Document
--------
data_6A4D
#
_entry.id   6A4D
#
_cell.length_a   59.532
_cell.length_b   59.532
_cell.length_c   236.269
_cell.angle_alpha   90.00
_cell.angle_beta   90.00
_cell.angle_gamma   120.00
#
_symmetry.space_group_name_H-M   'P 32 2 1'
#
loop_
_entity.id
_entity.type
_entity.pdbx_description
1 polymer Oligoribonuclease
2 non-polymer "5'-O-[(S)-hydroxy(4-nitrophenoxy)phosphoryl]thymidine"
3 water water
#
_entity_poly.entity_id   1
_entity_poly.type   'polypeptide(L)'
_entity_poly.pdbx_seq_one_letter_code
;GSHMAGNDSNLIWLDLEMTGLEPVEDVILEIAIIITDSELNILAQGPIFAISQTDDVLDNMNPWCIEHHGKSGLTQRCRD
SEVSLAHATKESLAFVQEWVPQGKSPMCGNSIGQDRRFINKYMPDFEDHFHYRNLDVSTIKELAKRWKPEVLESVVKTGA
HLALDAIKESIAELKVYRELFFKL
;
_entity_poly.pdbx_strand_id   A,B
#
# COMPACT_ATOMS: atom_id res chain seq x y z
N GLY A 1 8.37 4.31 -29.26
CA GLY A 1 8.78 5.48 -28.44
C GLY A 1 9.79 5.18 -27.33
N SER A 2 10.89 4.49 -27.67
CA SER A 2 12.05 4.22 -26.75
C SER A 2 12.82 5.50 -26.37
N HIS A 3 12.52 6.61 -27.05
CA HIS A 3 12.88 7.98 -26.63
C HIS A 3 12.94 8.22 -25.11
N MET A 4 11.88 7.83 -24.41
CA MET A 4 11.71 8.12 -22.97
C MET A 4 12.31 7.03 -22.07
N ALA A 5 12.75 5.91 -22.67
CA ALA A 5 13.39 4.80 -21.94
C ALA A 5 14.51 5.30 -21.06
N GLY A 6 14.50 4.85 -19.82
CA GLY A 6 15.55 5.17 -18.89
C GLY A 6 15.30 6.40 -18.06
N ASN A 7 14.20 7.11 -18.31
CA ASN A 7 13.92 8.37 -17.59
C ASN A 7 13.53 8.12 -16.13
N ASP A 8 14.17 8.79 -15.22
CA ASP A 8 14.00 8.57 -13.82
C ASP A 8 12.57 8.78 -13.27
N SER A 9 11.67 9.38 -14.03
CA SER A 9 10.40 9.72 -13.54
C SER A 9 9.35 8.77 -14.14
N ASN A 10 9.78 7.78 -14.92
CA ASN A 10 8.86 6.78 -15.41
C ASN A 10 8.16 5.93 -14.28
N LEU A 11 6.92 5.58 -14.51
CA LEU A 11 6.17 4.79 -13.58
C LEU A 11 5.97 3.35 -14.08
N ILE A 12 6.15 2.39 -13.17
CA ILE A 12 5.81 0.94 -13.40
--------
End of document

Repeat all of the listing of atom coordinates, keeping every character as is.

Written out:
data_6A4D
#
_entry.id   6A4D
#
_cell.length_a   59.532
_cell.length_b   59.532
_cell.length_c   236.269
_cell.angle_alpha   90.00
_cell.angle_beta   90.00
_cell.angle_gamma   120.00
#
_symmetry.space_group_name_H-M   'P 32 2 1'
#
loop_
_entity.id
_entity.type
_entity.pdbx_description
1 polymer Oligoribonuclease
2 non-polymer "5'-O-[(S)-hydroxy(4-nitrophenoxy)phosphoryl]thymidine"
3 water water
#
_entity_poly.entity_id   1
_entity_poly.type   'polypeptide(L)'
_entity_poly.pdbx_seq_one_letter_code
;GSHMAGNDSNLIWLDLEMTGLEPVEDVILEIAIIITDSELNILAQGPIFAISQTDDVLDNMNPWCIEHHGKSGLTQRCRD
SEVSLAHATKESLAFVQEWVPQGKSPMCGNSIGQDRRFINKYMPDFEDHFHYRNLDVSTIKELAKRWKPEVLESVVKTGA
HLALDAIKESIAELKVYRELFFKL
;
_entity_poly.pdbx_strand_id   A,B
#
# COMPACT_ATOMS: atom_id res chain seq x y z
N GLY A 1 8.37 4.31 -29.26
CA GLY A 1 8.78 5.48 -28.44
C GLY A 1 9.79 5.18 -27.33
N SER A 2 10.89 4.49 -27.67
CA SER A 2 12.05 4.22 -26.75
C SER A 2 12.82 5.50 -26.37
N HIS A 3 12.52 6.61 -27.05
CA HIS A 3 12.88 7.98 -26.63
C HIS A 3 12.94 8.22 -25.11
N MET A 4 11.88 7.83 -24.41
CA MET A 4 11.71 8.12 -22.97
C MET A 4 12.31 7.03 -22.07
N ALA A 5 12.75 5.91 -22.67
CA ALA A 5 13.39 4.80 -21.94
C ALA A 5 14.51 5.30 -21.06
N GLY A 6 14.50 4.85 -19.82
CA GLY A 6 15.55 5.17 -18.89
C GLY A 6 15.30 6.40 -18.06
N ASN A 7 14.20 7.11 -18.31
CA ASN A 7 13.92 8.37 -17.59
C ASN A 7 13.53 8.12 -16.13
N ASP A 8 14.17 8.79 -15.22
CA ASP A 8 14.00 8.57 -13.82
C ASP A 8 12.57 8.78 -13.27
N SER A 9 11.67 9.38 -14.03
CA SER A 9 10.40 9.72 -13.54
C SER A 9 9.35 8.77 -14.14
N ASN A 10 9.78 7.78 -14.92
CA ASN A 10 8.86 6.78 -15.41
C ASN A 10 8.16 5.93 -14.28
N LEU A 11 6.92 5.58 -14.51
CA LEU A 11 6.17 4.79 -13.58
C LEU A 11 5.97 3.35 -14.08
N ILE A 12 6.15 2.39 -13.17
CA ILE A 12 5.81 0.94 -13.40